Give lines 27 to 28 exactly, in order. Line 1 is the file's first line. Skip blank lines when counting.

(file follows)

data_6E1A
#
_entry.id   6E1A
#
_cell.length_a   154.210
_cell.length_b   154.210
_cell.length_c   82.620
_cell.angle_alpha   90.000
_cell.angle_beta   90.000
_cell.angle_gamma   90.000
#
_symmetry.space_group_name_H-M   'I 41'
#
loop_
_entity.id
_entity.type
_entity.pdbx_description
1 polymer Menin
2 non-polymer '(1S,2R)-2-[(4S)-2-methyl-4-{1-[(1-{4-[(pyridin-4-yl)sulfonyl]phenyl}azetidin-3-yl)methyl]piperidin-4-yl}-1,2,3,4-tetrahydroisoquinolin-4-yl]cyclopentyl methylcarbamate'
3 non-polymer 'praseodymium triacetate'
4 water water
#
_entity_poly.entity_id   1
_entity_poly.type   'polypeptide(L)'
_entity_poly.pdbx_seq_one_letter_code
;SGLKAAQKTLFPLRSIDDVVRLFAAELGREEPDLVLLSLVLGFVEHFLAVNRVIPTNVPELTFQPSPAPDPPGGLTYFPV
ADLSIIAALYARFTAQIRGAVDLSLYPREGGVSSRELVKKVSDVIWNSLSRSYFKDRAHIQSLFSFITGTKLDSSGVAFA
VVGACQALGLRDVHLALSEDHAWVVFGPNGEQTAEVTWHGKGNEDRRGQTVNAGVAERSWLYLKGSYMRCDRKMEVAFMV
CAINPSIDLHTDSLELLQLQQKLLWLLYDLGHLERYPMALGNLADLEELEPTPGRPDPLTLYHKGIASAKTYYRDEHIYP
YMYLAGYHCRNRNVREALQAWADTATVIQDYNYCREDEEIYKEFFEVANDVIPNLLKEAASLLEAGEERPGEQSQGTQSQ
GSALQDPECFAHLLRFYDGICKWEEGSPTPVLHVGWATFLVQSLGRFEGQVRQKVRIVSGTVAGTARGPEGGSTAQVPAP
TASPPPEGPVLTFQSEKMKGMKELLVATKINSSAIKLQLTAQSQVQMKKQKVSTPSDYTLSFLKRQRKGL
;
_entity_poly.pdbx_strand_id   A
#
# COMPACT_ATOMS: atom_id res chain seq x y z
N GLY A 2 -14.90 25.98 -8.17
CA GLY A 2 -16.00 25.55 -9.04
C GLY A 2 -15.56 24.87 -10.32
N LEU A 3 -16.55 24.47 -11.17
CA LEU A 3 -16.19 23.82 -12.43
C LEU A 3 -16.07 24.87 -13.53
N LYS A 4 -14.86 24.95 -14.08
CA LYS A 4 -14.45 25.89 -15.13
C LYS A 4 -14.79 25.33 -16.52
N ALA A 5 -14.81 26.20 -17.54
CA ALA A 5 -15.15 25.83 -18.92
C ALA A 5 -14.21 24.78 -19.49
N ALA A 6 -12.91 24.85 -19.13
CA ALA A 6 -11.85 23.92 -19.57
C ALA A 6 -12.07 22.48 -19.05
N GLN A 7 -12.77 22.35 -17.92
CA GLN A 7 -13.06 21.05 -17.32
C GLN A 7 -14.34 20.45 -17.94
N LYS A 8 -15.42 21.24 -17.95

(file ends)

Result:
ADLSIIAALYARFTAQIRGAVDLSLYPREGGVSSRELVKKVSDVIWNSLSRSYFKDRAHIQSLFSFITGTKLDSSGVAFA
VVGACQALGLRDVHLALSEDHAWVVFGPNGEQTAEVTWHGKGNEDRRGQTVNAGVAERSWLYLKGSYMRCDRKMEVAFMV